Grocery Store after Self-Quarantine

Being self-quarantine is tortuous. As far as I know I do not have COVED-19. We quarantined ourselves so we would not get it. Only seeing each other gets one wanting just to see another real human in person and have some kind of interaction, even a smile, or I would settle from a frown. We went to Krogers the other day. I was thrilled to be right in the middle of humans moving around, studying labels, looking a coupons, and so on. I did not dare speak to anybody for they make speak back then I not know if their germs could reach me or not so I might soak myself in alcohol. I did not dare take off my mask. Then on one row, I think it was the one with potato chips mostly on one side and on the side were cookies and crackers, I struck up a relationship. I saw a lady with her mask on trying to use a straw to suck up whatever she was drinking, probably a cola. She saw me looking and smiled… like “Caught!” She was going the opposite way down the aisles, so on every aisle we would say something, being creative saying something different again, like me: “Why don’t you cut a flap in your mask to stick your straw through?” Or she might say, “See you again, real soon!” Me: “Strange seeing you here!” And on and on. Until we went our separate ways.

Tuesday, August 09, 2022

Humping With Dino

I worked three years at Sinclair Refining Company warehouse. The warehouse, other than being a warehouse was the hangout for Sinclair representatives. I think there were about ten young representatives, all college graduates, mostly UGA graduates. They helped, with their dazzling personalities, when a service station needed or special attention. Like I said they were young, like 25 or younger. Except one named Don. Don was not as young. He was probably a salary step above the other representatives. He was always in a good mood and gave a good hardy laugh to pronounce his appreciation of whomever he was dealing with. I think he was in the real estate end of it. He also appeared religious in a soft spoken sort of way. He and I had enjoyable talks on the current news and all. When I got an apartment nearby, he was very interested and wanted to see it. It was in the Bolton Apartments on Marietta Blvd. He thought it was nice. Then about a week later he popped the big question: Did I mind if he and his girlfriend use my apartment from time to time on her lunch hour.. He said they would clean up each time before they left. I did not like that. I did not like that because he was married, happily, I thought, with two young daughters. I think they met two or three times and then things fizzled. And apparently they broke up.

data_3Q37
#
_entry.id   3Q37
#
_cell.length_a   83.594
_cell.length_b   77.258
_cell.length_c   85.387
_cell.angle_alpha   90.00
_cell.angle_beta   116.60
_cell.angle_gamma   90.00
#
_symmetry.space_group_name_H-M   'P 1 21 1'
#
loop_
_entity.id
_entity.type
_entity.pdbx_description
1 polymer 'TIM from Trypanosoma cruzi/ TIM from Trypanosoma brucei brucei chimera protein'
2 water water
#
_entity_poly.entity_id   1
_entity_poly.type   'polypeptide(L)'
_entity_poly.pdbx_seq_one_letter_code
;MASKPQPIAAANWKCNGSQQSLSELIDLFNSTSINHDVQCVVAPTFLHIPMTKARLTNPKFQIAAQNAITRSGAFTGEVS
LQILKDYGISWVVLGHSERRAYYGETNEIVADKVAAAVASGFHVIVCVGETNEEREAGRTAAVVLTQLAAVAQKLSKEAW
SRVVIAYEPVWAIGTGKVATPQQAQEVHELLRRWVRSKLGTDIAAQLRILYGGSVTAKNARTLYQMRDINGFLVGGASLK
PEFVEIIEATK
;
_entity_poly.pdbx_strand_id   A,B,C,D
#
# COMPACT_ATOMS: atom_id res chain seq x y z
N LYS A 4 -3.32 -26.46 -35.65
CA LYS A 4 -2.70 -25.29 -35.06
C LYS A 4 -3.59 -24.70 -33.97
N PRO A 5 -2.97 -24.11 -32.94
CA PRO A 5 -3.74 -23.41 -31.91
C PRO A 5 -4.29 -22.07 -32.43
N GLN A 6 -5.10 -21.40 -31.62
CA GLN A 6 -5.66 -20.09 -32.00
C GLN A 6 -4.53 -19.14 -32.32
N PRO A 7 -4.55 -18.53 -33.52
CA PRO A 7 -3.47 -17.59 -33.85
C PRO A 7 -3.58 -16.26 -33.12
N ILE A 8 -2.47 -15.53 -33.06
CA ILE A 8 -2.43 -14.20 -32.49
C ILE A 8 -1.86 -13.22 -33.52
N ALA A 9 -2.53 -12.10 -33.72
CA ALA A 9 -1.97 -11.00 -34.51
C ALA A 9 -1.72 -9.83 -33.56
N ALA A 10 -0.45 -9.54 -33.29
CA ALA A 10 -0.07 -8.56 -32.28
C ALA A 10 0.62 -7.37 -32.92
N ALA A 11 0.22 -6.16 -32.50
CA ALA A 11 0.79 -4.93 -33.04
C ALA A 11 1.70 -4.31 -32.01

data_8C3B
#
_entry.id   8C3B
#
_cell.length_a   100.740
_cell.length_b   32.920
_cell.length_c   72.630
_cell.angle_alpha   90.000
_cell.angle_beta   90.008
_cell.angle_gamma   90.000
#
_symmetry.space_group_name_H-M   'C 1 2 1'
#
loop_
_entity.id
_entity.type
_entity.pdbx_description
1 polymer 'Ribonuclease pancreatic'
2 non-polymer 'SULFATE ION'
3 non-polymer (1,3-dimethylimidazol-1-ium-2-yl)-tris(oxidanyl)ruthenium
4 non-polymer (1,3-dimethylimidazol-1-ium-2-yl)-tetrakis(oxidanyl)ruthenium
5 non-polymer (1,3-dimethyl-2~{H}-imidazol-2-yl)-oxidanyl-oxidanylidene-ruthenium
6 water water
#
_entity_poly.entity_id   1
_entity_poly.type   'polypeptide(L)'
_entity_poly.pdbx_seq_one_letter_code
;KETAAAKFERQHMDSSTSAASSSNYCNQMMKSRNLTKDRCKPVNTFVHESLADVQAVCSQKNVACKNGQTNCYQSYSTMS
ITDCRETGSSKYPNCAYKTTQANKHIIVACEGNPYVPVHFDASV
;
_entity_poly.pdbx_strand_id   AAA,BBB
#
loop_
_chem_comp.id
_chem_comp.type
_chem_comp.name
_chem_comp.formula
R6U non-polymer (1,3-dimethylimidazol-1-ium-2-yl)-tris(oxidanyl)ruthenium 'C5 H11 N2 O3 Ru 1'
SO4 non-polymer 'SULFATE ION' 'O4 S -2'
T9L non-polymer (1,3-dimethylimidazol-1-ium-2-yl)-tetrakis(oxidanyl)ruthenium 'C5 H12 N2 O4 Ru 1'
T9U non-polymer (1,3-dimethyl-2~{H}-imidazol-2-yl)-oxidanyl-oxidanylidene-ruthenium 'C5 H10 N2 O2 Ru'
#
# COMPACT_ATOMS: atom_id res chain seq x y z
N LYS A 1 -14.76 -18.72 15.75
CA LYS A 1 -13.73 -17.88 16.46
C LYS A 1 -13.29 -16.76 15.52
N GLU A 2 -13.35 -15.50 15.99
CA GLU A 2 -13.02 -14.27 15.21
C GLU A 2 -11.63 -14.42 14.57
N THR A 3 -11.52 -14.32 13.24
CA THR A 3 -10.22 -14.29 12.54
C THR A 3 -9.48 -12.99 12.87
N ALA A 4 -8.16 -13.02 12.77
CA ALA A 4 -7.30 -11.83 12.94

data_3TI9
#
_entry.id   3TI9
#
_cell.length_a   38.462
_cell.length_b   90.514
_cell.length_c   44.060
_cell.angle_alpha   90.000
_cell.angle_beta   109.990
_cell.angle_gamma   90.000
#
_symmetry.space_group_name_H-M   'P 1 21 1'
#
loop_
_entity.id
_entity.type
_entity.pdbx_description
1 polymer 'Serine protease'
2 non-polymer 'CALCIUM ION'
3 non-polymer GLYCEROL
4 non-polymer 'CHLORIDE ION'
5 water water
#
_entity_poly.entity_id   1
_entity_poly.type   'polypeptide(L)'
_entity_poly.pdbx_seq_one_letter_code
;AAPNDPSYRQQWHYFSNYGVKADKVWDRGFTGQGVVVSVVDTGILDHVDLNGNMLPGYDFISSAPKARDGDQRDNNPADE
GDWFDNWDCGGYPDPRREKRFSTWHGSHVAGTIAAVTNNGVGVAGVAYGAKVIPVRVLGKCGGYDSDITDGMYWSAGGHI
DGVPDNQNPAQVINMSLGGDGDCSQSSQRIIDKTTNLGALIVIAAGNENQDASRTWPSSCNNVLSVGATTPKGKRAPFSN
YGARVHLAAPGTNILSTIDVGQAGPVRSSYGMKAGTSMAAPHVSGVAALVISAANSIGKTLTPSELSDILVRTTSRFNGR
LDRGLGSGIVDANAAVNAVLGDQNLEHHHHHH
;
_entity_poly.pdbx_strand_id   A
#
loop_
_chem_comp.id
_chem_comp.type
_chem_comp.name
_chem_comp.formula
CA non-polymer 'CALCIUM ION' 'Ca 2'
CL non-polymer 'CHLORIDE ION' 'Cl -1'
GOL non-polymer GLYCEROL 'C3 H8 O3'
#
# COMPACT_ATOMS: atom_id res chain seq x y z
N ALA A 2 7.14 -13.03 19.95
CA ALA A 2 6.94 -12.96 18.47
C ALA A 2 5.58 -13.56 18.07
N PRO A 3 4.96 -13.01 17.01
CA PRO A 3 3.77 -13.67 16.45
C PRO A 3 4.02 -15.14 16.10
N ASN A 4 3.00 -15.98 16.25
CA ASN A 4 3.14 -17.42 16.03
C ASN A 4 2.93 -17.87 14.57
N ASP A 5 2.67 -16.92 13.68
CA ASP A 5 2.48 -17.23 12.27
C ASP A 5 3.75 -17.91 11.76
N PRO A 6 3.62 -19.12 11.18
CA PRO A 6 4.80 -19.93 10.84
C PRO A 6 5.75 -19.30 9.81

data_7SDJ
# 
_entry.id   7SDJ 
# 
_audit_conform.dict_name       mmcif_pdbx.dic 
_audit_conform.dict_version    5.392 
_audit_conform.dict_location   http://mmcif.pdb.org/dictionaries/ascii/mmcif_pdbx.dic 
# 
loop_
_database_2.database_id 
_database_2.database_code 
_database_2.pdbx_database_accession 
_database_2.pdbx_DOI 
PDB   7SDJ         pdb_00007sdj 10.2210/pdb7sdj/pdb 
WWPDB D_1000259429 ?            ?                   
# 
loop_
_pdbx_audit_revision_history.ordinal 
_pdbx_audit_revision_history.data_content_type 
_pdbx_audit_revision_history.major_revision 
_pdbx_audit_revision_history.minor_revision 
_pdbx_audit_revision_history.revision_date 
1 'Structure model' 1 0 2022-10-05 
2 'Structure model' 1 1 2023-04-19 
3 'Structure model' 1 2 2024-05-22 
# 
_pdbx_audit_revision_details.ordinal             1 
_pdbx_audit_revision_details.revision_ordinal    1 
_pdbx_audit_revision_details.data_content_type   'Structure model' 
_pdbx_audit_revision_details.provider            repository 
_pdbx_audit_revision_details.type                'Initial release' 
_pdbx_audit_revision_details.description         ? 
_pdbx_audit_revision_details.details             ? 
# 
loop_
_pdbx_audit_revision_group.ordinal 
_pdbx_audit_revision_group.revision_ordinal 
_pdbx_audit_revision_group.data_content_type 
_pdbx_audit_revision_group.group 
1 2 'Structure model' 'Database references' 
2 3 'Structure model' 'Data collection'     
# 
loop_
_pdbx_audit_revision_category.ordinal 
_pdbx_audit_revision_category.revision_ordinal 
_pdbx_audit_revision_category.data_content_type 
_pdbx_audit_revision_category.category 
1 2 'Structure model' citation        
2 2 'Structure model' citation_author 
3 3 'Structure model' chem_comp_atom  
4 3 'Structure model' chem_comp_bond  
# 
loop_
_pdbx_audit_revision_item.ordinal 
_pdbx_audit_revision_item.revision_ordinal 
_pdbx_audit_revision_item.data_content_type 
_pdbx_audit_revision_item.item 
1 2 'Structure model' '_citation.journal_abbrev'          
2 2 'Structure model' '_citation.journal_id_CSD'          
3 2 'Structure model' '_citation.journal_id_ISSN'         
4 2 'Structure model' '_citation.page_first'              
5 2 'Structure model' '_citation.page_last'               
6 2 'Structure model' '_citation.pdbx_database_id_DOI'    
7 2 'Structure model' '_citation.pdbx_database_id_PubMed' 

Cowboy Kobus and his Lifetime Friend